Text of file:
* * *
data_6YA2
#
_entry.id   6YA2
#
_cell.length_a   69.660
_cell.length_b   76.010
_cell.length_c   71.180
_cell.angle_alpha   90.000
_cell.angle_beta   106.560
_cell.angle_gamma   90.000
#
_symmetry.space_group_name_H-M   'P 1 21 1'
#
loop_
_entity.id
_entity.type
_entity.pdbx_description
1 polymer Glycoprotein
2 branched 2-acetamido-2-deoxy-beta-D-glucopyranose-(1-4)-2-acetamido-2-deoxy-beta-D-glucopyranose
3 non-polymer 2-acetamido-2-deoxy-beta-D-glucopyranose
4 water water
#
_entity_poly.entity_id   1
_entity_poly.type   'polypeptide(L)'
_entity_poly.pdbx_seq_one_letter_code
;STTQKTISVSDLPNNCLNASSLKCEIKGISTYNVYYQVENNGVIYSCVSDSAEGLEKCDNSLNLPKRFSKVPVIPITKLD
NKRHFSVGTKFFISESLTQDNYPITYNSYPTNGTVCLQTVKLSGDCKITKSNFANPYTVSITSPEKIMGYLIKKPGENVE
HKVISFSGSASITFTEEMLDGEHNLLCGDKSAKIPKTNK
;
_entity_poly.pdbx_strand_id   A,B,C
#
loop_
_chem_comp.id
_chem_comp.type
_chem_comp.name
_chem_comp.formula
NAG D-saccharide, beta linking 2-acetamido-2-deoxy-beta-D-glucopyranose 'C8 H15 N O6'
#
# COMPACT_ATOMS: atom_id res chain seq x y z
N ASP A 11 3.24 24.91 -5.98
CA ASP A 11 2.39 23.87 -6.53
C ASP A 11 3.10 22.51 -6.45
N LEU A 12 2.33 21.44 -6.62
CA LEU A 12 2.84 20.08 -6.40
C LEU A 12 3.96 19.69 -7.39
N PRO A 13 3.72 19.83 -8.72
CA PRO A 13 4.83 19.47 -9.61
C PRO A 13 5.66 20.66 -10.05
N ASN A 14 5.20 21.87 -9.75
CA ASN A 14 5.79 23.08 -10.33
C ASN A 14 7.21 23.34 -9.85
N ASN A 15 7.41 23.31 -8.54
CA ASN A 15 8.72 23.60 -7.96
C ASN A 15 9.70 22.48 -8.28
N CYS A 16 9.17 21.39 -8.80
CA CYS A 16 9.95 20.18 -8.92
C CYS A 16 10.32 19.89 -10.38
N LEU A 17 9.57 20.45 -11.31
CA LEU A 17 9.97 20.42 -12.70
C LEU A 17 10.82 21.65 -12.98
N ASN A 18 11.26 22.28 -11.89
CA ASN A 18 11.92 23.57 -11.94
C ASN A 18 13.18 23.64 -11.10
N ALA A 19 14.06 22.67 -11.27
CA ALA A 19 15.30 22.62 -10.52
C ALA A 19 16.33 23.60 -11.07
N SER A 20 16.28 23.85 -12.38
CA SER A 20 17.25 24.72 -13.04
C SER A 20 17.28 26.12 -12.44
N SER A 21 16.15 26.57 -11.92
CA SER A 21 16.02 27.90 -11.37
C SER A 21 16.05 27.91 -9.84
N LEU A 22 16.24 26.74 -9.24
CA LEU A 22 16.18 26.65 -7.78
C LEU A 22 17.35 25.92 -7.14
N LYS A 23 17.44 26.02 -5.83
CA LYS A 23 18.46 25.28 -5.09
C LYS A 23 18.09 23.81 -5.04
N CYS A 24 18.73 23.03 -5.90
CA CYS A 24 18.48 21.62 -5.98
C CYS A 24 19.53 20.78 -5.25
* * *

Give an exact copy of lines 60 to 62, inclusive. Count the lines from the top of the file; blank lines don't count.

C LEU A 17 10.82 21.65 -12.98
N ASN A 18 11.26 22.28 -11.89
CA ASN A 18 11.92 23.57 -11.94